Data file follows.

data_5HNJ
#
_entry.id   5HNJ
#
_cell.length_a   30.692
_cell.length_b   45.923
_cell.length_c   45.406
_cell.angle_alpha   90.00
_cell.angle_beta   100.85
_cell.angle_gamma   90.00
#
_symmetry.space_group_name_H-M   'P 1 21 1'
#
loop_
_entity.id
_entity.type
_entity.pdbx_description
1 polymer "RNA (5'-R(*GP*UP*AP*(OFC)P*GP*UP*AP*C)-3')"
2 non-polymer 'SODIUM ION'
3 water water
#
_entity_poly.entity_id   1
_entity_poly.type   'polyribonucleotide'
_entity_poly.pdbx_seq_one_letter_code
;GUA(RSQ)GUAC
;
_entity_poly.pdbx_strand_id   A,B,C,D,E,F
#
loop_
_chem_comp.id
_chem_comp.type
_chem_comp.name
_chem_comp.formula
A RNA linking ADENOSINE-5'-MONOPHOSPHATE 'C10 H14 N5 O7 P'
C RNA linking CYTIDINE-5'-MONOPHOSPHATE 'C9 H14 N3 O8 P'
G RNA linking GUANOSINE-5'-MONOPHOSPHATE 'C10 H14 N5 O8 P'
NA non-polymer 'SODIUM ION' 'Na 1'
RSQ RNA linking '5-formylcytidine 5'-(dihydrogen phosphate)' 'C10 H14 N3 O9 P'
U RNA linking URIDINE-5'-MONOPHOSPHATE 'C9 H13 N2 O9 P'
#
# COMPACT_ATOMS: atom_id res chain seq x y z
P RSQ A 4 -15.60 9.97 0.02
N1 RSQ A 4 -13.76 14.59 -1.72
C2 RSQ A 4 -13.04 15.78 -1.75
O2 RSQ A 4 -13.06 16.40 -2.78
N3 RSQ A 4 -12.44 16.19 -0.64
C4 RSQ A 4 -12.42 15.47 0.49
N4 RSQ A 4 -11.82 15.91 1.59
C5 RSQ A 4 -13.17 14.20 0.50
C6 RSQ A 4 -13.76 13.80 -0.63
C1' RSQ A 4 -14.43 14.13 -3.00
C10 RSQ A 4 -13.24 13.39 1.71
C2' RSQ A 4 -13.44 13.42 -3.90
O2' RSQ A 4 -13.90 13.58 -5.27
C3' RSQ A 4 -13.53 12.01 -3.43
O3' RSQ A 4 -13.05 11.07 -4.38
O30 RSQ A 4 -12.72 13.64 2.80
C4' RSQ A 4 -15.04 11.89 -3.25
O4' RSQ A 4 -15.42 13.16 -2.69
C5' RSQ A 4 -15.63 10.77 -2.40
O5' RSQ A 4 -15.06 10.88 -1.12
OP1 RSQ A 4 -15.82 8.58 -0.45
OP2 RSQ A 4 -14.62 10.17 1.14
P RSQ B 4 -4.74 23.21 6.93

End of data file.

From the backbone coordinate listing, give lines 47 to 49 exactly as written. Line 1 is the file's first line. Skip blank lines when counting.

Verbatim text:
C4 RSQ A 4 -12.42 15.47 0.49
N4 RSQ A 4 -11.82 15.91 1.59
C5 RSQ A 4 -13.17 14.20 0.50